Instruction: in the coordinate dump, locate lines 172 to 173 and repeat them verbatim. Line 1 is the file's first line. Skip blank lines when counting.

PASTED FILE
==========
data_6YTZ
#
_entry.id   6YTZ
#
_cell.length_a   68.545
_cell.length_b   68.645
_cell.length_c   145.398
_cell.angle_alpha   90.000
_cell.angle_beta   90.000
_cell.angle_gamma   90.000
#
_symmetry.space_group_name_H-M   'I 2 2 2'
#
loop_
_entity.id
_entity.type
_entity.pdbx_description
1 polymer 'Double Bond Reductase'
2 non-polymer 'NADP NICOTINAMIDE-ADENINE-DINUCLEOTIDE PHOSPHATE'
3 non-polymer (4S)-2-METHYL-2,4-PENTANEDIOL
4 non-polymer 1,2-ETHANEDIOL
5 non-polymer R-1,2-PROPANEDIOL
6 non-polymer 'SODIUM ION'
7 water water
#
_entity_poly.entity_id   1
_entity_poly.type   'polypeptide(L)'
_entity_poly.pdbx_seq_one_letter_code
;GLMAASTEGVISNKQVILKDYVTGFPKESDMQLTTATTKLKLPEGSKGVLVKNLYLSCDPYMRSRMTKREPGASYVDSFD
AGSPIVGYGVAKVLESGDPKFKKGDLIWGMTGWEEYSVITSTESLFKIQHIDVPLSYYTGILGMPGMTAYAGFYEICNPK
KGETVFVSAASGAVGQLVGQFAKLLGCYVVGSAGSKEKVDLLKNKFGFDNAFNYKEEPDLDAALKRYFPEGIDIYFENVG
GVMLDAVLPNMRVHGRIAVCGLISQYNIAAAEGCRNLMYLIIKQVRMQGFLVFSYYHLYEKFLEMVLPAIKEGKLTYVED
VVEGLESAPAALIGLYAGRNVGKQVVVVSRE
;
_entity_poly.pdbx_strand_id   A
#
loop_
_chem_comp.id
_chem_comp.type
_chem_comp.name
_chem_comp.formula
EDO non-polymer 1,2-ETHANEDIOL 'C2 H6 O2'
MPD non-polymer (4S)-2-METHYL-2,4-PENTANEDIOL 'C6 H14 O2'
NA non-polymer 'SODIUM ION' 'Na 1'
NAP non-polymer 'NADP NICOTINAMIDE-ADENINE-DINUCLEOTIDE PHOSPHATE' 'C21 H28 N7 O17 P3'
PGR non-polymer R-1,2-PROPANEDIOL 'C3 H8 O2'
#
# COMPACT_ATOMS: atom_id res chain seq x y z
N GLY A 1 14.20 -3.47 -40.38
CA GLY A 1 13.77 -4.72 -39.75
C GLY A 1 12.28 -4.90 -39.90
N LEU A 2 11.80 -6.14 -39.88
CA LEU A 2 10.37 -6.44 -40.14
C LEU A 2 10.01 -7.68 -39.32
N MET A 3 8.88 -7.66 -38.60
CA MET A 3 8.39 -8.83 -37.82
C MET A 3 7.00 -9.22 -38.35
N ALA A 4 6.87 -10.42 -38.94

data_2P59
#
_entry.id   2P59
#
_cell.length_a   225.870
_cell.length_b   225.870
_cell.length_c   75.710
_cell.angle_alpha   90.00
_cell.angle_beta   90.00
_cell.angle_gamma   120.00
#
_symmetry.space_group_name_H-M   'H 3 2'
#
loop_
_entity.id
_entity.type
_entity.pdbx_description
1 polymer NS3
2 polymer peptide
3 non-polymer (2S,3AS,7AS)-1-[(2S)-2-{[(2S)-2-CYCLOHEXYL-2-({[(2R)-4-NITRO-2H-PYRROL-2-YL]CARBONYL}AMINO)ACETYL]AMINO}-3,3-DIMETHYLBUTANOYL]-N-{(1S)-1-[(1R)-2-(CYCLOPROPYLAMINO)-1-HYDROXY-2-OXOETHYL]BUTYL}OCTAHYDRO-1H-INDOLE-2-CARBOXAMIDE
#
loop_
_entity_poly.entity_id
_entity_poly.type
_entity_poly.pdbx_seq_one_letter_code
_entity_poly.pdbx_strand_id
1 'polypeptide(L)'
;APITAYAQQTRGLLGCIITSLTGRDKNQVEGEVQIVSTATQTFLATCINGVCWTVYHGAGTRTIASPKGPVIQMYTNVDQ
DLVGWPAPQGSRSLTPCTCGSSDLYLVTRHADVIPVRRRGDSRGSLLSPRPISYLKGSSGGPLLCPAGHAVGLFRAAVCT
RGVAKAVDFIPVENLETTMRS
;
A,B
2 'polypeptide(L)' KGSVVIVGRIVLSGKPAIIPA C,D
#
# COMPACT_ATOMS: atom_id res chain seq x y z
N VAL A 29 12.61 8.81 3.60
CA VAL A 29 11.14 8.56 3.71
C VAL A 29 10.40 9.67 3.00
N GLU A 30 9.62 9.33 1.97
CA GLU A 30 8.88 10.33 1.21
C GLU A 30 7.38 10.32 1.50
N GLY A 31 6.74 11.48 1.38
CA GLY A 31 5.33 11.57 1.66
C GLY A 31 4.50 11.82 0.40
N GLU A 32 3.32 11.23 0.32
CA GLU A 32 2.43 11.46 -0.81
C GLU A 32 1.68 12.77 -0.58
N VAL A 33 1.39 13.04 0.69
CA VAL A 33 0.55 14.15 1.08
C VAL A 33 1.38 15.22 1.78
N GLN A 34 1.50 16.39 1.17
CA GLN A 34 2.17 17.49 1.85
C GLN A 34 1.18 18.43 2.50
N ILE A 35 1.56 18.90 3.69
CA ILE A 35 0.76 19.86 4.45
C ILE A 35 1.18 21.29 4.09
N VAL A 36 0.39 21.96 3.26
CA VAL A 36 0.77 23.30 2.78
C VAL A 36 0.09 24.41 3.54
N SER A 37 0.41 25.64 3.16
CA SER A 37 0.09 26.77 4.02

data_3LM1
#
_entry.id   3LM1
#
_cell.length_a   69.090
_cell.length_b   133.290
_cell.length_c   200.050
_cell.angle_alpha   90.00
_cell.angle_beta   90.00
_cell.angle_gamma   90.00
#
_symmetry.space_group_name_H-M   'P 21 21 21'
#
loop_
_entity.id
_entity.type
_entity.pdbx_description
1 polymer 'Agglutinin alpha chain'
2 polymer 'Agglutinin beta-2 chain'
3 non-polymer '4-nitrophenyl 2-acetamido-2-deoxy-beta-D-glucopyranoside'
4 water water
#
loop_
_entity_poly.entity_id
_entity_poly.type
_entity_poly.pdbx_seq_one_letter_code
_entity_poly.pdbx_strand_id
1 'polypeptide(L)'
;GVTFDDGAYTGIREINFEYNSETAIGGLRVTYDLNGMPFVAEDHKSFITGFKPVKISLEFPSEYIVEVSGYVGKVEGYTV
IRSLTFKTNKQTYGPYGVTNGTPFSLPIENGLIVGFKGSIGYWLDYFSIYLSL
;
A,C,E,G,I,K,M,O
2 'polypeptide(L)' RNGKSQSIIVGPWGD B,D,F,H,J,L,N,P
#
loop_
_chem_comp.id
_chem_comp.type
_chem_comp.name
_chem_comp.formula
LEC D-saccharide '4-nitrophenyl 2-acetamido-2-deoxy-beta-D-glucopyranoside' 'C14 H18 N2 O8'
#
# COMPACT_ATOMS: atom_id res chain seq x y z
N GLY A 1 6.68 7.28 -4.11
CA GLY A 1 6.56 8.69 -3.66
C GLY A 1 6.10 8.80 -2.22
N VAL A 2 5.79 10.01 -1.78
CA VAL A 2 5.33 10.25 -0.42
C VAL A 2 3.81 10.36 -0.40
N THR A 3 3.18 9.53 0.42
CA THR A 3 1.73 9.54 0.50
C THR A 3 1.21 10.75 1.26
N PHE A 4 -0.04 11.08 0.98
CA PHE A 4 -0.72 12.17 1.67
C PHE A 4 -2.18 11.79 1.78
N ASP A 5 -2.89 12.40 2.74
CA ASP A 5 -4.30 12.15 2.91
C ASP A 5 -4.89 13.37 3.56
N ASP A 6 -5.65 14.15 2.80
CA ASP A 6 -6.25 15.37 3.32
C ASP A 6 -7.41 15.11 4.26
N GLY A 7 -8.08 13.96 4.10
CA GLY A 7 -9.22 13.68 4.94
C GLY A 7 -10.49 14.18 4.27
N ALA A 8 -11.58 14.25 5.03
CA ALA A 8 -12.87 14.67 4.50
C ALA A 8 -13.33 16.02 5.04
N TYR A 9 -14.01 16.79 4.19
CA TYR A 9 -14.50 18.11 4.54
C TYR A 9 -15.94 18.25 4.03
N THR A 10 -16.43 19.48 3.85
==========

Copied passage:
CA PHE A 4 -0.72 12.17 1.67
C PHE A 4 -2.18 11.79 1.78